This is a partial transcript from "The O'Reilly Factor," April 5, 2006, that has been edited for clarity.

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TONY SNOW, GUEST HOST: In the "Impact Segment" tonight, American students and the immigration issue. You may have seen scenes like this in the past few weeks. — High school students around the country, walking out of school to protest an immigration bill being debated in Washington.

Because of the tension, some schools have temporarily banned what they call "patriotic clothing," including flags and anything with a political statement.

One of those schools is Shaw Heights Middle School in Westminster, Colorado. Fourteen-year-old Kirsten Golgart is a student there. She says she was reprimanded for wearing camouflage to school.

She joins us now from Denver. Along with her father, Eric.

Kirsten, first, do you think the school's taking sides in this issue?

KIRSTEN GOLGART, 14-YEAR-OLD STUDENT OF SHAW HEIGHTS MIDDLE SCHOOL: I don't think they're taking sides. I just think they're taking all our rights away.

SNOW: Well, and taking your rights away, one of the fears is things have gotten a little heated. Have you said anything provocative to Latino or Hispanic students at your school?

K. GOLGART: No, I didn't say anything to any of the Latino or Hispanic students, because most of them are my friends.

SNOW: OK, Mr. Golgart, I want to ask you. There are also school walkouts going on around the country. I doubt that it's happened there, but what is your reaction to the way schools have been handling this in particular, seeming to say to students yes, go ahead, protest, skip a day?

ERIC GOLGART, CLAIMS DAUGHTER WAS WARNED NOT TO WEAR CAMOUFLAGE: I don't — as far as the protests, skip a day thing, it really doesn't actually apply in our situation, because you know, I say this, because we have a really good batch of students. And they want to go to school.


E. GOLGART: They want to learn.

SNOW: Good.

E. GOLGART: So, I can't really comment on that part of it.

SNOW: OK, well then, let me switch gears. Your daughter sitting next to you is wearing camouflage pants right now.


SNOW: What's the big deal about wearing "camo" to school? My dad was in the military for 30 years. If I wore "camo" to school, he'd have my hide.

E. GOLGART: You know, it's — I think right now, it's just the kids' fashion. And yes, I can understand, you know, some days because I'm also a military -- or son of a Marine, as you can see by shirt, I'm wearing in his honor.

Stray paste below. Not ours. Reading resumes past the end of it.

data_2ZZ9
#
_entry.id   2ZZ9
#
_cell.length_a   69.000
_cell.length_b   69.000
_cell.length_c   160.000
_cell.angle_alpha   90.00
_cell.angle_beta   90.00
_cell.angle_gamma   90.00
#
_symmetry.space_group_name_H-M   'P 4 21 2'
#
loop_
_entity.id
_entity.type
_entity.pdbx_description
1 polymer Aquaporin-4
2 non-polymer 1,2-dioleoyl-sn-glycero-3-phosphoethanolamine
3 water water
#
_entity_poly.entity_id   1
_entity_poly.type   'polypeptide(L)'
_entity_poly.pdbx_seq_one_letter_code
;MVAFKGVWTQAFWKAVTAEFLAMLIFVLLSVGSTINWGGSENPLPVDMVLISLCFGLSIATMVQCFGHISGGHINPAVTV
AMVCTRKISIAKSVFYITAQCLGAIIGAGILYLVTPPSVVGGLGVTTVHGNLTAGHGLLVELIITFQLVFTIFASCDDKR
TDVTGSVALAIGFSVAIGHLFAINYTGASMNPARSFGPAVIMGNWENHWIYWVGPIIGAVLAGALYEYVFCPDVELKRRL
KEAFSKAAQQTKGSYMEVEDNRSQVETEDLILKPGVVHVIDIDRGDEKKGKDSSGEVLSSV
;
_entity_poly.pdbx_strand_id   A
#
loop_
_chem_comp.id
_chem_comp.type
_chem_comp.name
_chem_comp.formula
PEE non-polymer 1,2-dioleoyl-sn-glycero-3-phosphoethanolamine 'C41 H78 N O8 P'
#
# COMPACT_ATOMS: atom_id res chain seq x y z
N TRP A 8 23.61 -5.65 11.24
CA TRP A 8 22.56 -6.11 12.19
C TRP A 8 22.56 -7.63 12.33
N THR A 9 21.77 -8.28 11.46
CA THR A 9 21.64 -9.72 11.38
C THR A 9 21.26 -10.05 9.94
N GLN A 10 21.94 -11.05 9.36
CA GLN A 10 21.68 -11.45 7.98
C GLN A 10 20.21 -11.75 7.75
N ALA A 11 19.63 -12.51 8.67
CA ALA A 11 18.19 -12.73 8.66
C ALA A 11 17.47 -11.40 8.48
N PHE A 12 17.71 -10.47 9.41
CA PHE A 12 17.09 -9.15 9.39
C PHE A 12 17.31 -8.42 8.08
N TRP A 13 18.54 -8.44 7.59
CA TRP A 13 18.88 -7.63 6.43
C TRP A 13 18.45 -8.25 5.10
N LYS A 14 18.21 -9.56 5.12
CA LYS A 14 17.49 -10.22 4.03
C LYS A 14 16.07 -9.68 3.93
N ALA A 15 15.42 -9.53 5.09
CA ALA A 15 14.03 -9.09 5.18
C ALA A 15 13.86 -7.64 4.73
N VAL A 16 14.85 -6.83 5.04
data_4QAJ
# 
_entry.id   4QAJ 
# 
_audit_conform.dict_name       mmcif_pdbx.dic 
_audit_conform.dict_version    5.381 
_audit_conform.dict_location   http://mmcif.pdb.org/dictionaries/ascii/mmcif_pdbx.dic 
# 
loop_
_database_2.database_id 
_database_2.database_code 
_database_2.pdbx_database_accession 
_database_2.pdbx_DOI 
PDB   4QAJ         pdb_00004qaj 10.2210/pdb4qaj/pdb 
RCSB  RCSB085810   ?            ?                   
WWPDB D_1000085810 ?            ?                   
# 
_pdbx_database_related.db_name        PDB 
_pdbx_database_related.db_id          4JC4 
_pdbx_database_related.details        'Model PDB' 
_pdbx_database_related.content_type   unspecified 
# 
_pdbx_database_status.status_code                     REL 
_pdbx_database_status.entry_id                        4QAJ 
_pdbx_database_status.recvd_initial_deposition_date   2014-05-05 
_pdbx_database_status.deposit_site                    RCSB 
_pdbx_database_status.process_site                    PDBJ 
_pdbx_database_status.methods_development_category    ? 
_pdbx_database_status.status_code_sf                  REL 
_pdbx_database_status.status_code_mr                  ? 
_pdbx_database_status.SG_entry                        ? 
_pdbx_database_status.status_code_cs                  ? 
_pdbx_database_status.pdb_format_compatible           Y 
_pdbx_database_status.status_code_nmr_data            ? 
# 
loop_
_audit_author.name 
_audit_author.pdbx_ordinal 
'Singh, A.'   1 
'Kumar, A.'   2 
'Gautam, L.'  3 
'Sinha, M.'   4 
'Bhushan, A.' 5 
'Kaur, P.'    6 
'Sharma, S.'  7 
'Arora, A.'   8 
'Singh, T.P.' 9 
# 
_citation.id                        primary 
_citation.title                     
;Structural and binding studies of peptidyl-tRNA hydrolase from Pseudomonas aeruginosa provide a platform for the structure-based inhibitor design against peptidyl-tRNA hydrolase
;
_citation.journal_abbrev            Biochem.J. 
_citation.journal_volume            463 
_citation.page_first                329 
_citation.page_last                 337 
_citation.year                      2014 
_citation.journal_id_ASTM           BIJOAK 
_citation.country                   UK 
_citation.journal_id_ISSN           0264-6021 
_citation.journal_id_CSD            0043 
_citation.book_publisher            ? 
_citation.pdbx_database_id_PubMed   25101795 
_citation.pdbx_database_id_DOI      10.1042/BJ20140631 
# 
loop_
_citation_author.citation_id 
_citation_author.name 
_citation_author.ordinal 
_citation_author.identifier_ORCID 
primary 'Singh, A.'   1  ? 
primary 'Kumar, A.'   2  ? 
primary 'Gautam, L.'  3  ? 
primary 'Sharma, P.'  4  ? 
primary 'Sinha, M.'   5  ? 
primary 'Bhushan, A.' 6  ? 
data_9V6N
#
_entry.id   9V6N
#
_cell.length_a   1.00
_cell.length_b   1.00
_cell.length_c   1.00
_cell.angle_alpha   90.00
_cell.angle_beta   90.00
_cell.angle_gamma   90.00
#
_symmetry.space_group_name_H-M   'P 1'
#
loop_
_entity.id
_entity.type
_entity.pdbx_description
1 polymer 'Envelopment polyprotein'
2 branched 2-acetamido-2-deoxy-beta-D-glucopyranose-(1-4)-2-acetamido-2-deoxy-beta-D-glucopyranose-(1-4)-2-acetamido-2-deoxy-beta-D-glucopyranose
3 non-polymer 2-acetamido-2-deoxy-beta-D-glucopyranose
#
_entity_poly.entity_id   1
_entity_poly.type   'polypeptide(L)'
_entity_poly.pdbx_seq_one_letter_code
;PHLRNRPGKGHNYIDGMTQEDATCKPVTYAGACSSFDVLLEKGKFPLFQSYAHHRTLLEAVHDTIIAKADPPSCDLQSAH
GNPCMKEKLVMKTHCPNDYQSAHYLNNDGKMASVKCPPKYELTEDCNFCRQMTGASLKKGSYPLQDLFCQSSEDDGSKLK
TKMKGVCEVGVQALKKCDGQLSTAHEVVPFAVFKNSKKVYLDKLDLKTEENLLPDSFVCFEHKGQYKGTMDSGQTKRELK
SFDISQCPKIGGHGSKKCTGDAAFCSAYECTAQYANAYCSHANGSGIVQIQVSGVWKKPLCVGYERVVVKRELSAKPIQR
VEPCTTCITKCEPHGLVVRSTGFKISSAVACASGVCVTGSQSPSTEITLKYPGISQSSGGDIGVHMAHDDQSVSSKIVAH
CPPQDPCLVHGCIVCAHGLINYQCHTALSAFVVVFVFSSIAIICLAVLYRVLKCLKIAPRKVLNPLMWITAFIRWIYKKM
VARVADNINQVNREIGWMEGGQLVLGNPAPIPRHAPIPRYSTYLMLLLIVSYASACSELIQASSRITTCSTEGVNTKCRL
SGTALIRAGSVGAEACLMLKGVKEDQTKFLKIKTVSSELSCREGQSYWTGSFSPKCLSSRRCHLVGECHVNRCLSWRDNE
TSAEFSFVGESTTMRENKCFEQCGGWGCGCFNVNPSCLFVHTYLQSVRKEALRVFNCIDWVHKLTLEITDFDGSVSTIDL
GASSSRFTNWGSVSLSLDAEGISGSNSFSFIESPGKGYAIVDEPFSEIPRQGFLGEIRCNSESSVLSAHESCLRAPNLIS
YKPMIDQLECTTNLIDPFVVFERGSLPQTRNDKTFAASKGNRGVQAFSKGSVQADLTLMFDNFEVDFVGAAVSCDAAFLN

I don't really see any issue with it, because what they're wearing it for is to — the support of our troops to say hey, we're here for you.

SNOW: So this is about support for -- Kirsten, this is about support or troops in Afghanistan and Iraq?

K. GOLGART: Yes and for — I want to show that I'm an American.

SNOW: OK, well, why then are people -- I mean, are people getting unglued because you're wearing camos and they're saying because you're saying an American -- or are they saying that you're implying that they're not? What's the big deal here? I'm still trying to figure out.

K. GOLGART: Well, they're saying just because we're wearing camo, that it somehow meant it was racist because some students were saying racial slurs and just being totally rude to the Hispanic students. They said that those that — the camo was racist.

SNOW: Yes. Now Eric, you've talked to the school superintendent, correct?

E. GOLGART: Actually, I talked -- I have not had a chance to get a hold of...

SNOW: I'm sorry, the school principal. I mean the school principal.

E. GOLGART: The school principal, yes, I've had a couple of closed door meetings with her.

SNOW: And what is the big deal here? It seems to me — do you think she's overreacting?

E. GOLGART: Yes, I do. And I think her actions are really unjustified. And whenever you have this school that has 600 children, and you have 50 children, maybe even 60 children, and we had this in our closed door meeting, that are acting out, and instead of being able to control the 50 or 60 students that are acting up, she feels that she has a right to remove the rights from all students.

SNOW: And as a parent, do you think parents are egging some of the kids on?

E. GOLGART: No, I have not seen that, myself.

SNOW: OK. Kirsten, at the end of this, tell me how do you think all this is going to affect the school? It sounds to me like you've got a lot of Latino kids, you've got a lot of Caucasian kids. And for the most part, you get along?

K. GOLGART: We did get along, until all of this began, which was two weeks ago, when some of the students were doing walkouts for the protests.

SNOW: Mm-hmm.

K. GOLGART: And they were saying things about America that the students disliked. And they were ripping American flags off people's shirts and stepping on them and spitting on them.

SNOW: Well, that would do it. So there were walkouts. OK, Kirsten and Mr. Golgart, I want to thank you both for joining us.

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